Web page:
Mimes pretend to be trapped behind glass; a mime behind sound insulating film from Kuraray would also need to pretend they cannot hear. This acoustic glass attribute has been achieved with PVB Acoustic film from Kuraray. Dubbed Trosifol SC (Sound Control) the technology was developed in response to a developer who enticed potential tenants for its Pierhouse and 1 Hotel development with striking views of New York Harbor and the park; yet this also meant the residential building would be vulnerable to urban noise.
“Our primary design intent was to minimize the noise while delivering maximum light and view,” says Dennis Vermeulen, director at Marvel Architects. Vermeulen had a good feel for the area and knew what would be required of the façade: “For the units facing the East River and the Brooklyn Bridge Park, noise comes from park activities and live music performances, as well as from helicopters flying to and from Lower Manhattan. On the Brooklyn side of the project, we had to contend with the Brooklyn Queens Expressway traffic noise and industrial noise coming from the adjacent Brooklyn neighborhood dubbed DUMBO (an acronym for Down Under the Manhattan Bridge Overpass).”
In this case, requirements for noise reduction are based on Outside Inside Transmission Class (OITC), a single number rating intended for windows and doors that are subjected to transportation noises, such as aircraft, automobiles and trains, and other low- to mid-frequency noise. The OITC rating is calculated based on a frequency range of 80 Hz to 4 kHz. The team looked to Lance Bischoff, senior technical director–acoustics, noise and vibration at AKRF, to meet the OITC goals on Pierhouse.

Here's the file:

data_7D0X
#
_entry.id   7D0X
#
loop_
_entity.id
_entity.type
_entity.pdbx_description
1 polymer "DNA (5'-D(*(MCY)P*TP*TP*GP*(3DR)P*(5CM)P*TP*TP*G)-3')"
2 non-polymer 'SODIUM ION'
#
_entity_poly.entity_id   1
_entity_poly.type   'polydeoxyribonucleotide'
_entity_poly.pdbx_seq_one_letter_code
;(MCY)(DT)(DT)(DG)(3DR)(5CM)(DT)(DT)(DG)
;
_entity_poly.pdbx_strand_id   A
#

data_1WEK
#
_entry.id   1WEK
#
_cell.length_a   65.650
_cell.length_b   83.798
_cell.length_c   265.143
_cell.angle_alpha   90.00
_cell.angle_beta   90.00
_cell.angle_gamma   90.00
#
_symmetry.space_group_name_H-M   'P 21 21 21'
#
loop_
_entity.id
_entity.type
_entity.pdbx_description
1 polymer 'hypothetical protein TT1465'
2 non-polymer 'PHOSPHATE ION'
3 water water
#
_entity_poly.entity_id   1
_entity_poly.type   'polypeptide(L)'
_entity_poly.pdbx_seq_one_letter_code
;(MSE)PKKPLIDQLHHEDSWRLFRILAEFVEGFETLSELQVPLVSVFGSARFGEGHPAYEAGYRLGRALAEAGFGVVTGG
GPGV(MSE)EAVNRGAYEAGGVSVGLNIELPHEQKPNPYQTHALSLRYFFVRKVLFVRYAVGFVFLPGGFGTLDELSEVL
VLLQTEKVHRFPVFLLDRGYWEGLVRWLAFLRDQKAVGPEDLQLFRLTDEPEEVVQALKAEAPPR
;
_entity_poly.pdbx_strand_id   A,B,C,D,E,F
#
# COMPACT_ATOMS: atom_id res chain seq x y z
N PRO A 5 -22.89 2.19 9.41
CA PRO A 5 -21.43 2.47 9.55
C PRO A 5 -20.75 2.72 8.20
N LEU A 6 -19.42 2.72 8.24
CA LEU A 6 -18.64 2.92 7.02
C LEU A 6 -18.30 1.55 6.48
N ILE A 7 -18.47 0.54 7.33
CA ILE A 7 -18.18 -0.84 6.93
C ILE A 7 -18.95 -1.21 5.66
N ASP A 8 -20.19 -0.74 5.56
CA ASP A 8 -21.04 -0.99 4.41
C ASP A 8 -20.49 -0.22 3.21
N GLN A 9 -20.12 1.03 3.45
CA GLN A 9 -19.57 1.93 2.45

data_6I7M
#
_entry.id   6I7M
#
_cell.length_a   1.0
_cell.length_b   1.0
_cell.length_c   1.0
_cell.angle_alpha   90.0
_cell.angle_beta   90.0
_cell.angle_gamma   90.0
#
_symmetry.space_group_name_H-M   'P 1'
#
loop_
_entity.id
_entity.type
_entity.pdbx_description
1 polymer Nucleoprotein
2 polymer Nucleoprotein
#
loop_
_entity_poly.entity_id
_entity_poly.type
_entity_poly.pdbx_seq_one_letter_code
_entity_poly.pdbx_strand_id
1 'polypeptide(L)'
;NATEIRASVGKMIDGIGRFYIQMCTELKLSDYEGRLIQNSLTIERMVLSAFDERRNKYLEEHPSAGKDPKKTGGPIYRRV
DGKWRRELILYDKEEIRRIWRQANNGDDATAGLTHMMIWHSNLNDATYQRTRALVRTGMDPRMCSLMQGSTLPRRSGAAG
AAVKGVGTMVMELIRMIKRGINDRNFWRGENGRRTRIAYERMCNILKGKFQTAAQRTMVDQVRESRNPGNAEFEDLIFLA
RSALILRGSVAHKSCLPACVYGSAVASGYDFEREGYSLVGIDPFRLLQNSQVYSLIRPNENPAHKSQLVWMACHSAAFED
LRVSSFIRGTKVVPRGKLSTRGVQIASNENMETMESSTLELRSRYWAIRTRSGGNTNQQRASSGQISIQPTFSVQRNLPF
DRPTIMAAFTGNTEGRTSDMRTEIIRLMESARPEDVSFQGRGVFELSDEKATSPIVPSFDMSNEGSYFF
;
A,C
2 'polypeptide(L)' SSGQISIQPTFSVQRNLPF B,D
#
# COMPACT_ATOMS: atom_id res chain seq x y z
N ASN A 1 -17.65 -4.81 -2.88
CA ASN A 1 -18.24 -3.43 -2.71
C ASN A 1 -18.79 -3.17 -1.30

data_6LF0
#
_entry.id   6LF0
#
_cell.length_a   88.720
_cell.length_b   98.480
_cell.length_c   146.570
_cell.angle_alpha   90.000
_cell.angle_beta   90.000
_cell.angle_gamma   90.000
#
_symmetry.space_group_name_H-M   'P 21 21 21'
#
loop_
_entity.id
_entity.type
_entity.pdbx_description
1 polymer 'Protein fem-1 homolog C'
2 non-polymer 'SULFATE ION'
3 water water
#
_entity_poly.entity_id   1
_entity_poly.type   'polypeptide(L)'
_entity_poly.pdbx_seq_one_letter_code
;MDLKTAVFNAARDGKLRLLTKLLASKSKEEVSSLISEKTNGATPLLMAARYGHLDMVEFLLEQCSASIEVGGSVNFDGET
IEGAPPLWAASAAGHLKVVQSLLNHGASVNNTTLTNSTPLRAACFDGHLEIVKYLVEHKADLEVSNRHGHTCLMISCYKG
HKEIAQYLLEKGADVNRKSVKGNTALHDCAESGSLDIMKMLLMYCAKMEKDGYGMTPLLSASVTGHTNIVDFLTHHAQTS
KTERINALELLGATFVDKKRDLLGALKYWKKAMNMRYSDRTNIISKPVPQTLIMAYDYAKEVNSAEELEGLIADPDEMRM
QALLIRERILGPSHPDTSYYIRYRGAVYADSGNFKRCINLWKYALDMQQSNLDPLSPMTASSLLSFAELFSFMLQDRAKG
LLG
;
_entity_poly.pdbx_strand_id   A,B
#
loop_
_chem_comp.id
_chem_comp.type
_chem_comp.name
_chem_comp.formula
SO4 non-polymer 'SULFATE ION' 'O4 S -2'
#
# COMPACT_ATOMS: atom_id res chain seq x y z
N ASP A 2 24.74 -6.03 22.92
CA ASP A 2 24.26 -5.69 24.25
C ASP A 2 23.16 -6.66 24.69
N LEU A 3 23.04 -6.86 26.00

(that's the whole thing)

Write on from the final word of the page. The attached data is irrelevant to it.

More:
After assessing project-specific noise studies, AKRF determined that the sound attenuation would have to be one of the top-performing attributes of the glazing—with solar heat gain a close second. “The residential developer and the hotel owner both had very high acoustical design standards, which were more stringent than noise goals for typical e-designation work. The combination of loud area and low noise goals for both residential and hotel placed a high attenuation performance goal for the windows of this project.”
The architects initially investigated double-laminated insulating glass on either side of an air space; however, by deploying Trosifol SC, the team was able to specify monolithic glass on the outside of the air gap and laminated glass on the inside. This way, the air space adds to both sound and heat control properties of the panels. Compared to laminated glass with standard PVB film, an improvement of up to 3 dB in the sound insulation value can be achieved with the use of Trosifol SC. It offers 88% light transmittance and a low yellowness index, satisfies the requirements of EN 14449 and EN ISO 12543-4, and assures a long service life. The mono-layer construction is simpler for laminators to process and deliver compared to multi-layered alternatives and promises joint development of application-specific formulations in order to meet unique requirements of every major urban hub.